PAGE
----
As to the method of preheating/heating the workpiece prior to its entry in a given processing solution, it will generally be selected on the basis of the raw material it is made of, its shape, thermal conductivity, the nature of the interfacial reaction, etc. While some potential methods of heating the workpiece are partially outlined in the pending application referenced previously, additional methods are of course at the disposal of one skilled in the art, namely radiation-induced heating such as IR, induction, microwave, etc. that in many processes may well be the method of choice.
Thus, the invention may especially benefit the processing of interconnect devices, LCD's, silicon wafers, optical fibers, integrated circuits, CMP planarization, to name some typical ones that are currently in the forefront of technological endeavors.
The advantages of the invention reside primarily, though not exclusively, in affording lower operating temperatures of processing solutions conducive to longer solution life, savings in energy, use of solution compositions comprising chemical compounds that are environmentally objectionable at elevated solution temperatures, etc. Additionally, the invention envisions reactions promoted/aided by “hot” solid/“cold” solution interface, where such reactions may not be easily obtained with unheated, i.e. “cold” solid/solution interfaces of the prior art. While generally dealing with lower than recommended solution or bath temperature, the application does not exclude preheating the workpiece concurrently with heating the solution temperature as well, if the latter leads to further benefits, i.e. when interfacial reaction speed is of essence.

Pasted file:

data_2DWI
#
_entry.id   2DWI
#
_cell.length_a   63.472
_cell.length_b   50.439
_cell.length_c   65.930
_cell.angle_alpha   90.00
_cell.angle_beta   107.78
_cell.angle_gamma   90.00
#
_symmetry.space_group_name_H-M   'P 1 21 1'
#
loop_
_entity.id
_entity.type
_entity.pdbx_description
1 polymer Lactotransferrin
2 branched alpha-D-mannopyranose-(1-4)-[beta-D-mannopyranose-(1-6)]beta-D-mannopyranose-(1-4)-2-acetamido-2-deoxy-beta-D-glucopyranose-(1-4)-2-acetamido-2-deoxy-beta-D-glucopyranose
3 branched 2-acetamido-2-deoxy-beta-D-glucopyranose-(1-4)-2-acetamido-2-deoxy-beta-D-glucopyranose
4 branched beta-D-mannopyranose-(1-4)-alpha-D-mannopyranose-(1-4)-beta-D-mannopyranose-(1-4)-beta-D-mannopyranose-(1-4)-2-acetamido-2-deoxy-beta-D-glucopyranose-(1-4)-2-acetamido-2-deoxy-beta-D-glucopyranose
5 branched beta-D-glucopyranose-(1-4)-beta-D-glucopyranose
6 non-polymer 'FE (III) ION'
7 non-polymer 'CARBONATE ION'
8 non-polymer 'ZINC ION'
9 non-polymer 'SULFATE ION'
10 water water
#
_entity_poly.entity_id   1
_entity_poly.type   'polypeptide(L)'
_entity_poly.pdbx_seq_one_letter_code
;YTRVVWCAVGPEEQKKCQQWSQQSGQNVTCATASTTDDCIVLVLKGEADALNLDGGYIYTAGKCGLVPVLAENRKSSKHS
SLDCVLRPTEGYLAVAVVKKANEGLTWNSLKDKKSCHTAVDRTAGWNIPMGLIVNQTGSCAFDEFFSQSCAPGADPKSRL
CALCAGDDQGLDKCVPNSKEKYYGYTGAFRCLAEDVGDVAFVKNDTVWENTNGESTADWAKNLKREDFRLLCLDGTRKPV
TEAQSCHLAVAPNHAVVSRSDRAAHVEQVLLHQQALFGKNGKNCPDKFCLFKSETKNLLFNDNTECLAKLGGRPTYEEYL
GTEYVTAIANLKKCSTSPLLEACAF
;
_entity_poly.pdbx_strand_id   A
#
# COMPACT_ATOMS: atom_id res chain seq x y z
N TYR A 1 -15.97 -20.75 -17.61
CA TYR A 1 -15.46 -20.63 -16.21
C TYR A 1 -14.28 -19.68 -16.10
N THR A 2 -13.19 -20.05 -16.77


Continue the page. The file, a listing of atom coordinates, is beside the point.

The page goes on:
In addition to advantages/benefits that have been pointed out, potentially further ones, perhaps unforeseen, will emerge as the patent becomes available to, and is practiced by those skilled in the art.
The invention and its potential will now be partially illustrated in the ensuing examples.